Stephen Sondheim and Joyce Carol Oates in conversation before Antonio Monda's Le Conversazioni Photo: Anne-Katrin Titze
Following his fall 2014 Le Conversazioni with Zadie Smith (White Teeth) and Patrick McGrath (Asylum and Spider), Antonio Monda invited Joyce Carol Oates and Stephen Sondheim to discuss films that influenced their lives and work.
George Stevens' The More The Merrier, Mike van Diem's Character (Karakter), Krzysztof Zanussi's The Contract and Alfred Hitchcock's Shadow Of A Doubt were picked by Stephen Sondheim.
Le Conversazioni and Rome Film Festival Artistic Director Antonio Monda Photo: Anne-Katrin Titze
Marilyn Monroe, Dustin Hoffman, Katharine Hepburn, Jean Arthur, Walk Don't Run with Cary Grant, Privacy, Gene Hackman, West Side Story, Vertigo, The Rules Of The Game, Marlon Brando, Paul Newman, Calvary, Michael Haneke's White Ribbon, Giuseppe di Lampedusa, Gay Talese, and Joseph Cotton are woven miraculously into the evening.
Eight clips, four each, plus one from the newly appointed Rome Film Festival Artistic Director at the end, accompanied the sold-out spring 2015 Le Conversazioni on May 7 at the Morgan Library & Museum in New York.
Here are the blow by blow, round by round accounts on the films they chose.
"It was a movie that brought her from one level of fame to another. Once she got to that level she never went back." The clip chosen by Joyce Carol Oates has Marilyn Monroe climb up the bell tower, pursued by Joseph Cotton. "She is so beautiful and has the sense of infantile sexuality and is very vulnerable. She is pursued by that male figure who is death." Oates points out Monroe's unhappiness and self-destructive tendencies off screen. "She was very suicidal. She had a number of miscarriages. She always tried to invent herself… She was always trying to prove herself. For me, seeing this clip is like the story of her life. She tried very hard. She tried to seduce the man…The whole film is based on her. When she is not on screen, it's a terrible movie." Oates, asked by Monda, if she considered Monroe "a great actress," said she saw her as "a very fine actress". Sondheim disagreed. "No," he said, "I don't think she was a good one either." He explained that "you're always aware that she is a personality acting, instead of the character." He continued to compare stars from the Thirties and Forties with post-war actors: "Many stars from the Thirties and Forties could act. But - think about Katharine Hepburn - she is always Hepburn." Dustin Hoffman, on the other hand, he saw in two plays in New York with not much time in-between and "the second time I did not recognise him."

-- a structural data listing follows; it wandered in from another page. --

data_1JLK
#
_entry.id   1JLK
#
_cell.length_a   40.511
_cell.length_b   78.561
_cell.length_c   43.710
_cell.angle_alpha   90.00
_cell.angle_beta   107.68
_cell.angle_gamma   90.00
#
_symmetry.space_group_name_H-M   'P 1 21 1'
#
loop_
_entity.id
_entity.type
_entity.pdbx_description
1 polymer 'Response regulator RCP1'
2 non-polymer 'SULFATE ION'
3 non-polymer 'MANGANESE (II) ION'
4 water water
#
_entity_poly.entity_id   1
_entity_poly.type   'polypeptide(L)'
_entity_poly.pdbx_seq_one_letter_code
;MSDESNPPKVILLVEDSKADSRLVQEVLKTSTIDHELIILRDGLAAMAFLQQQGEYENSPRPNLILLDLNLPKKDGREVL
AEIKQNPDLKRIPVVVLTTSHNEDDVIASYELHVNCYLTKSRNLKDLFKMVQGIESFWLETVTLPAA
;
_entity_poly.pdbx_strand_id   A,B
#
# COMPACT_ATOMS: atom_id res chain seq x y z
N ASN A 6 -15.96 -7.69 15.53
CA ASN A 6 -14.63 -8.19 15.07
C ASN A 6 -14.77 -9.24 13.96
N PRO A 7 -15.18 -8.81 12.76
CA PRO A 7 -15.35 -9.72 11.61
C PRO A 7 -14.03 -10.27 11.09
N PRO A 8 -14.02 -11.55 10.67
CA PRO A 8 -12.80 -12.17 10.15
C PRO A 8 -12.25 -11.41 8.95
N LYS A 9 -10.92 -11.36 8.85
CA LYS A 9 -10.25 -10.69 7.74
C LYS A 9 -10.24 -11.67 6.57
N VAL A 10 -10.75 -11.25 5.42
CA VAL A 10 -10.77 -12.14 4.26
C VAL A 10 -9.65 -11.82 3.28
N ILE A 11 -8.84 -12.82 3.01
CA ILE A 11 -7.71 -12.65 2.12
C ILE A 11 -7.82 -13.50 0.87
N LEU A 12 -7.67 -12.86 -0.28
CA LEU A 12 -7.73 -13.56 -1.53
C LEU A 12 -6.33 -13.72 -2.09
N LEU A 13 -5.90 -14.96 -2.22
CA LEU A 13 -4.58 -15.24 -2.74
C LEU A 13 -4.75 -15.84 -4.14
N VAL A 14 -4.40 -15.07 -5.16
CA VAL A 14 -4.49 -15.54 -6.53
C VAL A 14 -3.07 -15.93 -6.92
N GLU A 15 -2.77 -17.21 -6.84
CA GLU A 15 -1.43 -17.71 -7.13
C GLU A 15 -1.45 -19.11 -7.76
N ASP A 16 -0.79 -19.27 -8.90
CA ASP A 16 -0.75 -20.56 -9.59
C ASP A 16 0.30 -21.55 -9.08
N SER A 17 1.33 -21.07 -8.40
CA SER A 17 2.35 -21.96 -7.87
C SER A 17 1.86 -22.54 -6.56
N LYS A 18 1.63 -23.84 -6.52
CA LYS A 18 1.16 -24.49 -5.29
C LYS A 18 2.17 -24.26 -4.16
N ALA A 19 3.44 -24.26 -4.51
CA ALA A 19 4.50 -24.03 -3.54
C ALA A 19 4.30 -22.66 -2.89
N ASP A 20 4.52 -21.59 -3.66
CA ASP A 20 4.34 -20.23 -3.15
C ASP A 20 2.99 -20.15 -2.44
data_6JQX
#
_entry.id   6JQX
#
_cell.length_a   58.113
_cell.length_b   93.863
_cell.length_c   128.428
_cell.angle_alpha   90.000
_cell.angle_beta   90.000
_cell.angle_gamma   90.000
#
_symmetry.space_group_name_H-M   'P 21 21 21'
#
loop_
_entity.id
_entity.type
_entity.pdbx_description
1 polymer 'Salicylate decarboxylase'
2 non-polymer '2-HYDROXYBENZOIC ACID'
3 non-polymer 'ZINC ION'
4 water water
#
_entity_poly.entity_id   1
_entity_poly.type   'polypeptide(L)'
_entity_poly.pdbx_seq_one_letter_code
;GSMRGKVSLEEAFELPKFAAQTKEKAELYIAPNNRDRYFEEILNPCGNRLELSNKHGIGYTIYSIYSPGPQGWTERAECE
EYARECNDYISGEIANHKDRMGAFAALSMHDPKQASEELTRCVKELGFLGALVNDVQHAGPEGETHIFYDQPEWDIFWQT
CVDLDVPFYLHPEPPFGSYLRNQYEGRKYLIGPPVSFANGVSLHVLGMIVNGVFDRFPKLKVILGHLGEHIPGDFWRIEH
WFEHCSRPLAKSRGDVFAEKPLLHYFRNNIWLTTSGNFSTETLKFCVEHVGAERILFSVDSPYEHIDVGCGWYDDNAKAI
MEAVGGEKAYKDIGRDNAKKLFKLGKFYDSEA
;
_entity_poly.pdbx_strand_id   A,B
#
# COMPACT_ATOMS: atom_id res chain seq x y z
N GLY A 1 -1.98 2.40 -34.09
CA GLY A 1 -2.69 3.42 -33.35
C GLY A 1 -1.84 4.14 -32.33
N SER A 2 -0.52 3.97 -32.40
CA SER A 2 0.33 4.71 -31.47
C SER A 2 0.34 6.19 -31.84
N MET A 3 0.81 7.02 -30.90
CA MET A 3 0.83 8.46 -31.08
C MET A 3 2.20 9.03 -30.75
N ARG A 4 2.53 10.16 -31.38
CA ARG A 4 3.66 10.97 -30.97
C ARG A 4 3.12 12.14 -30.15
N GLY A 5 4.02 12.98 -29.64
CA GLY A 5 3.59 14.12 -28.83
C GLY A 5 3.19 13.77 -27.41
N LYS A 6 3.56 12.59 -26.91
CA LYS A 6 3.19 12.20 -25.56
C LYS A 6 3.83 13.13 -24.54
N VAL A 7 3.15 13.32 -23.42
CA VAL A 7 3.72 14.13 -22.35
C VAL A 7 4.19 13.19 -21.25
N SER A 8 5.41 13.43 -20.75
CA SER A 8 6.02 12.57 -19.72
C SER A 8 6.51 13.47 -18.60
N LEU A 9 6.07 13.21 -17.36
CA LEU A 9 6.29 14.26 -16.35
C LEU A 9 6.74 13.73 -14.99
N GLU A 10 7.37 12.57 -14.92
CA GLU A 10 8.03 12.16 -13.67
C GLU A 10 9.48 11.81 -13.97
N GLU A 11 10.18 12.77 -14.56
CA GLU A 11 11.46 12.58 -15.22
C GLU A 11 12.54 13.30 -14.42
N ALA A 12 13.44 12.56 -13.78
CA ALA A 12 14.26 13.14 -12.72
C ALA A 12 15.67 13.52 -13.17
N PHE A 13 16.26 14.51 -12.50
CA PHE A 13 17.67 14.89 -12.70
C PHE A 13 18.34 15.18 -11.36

Joyce Carol Oates on Marilyn Monroe in Niagara: "It was a movie that brought her from one level of fame to another. Once she got to that level she never went back." Photo: Anne-Katrin Titze
The More the Merrier (1943)
Sondheim explains why George Stevens is his favorite director: "I think he made the best movie in every genre, except one - he never did a film noir." Charles Coburn won an Oscar for his role in The More The Merrier. Jean Arthur sets the schedule for the three unlikely roommates during the wartime housing shortage in Washington. Joel McCrea is terrific in it. Monda and Sondheim discuss why the remake, Charles Walters' Walk Don't Run with Cary Grant, set in Japan, did not live up to this version. Oates didn't know the film, nor did she recognise Jean Arthur disguised under her morning face mask, although she thinks "Jean Arthur is wonderful."
The Conversation (1974)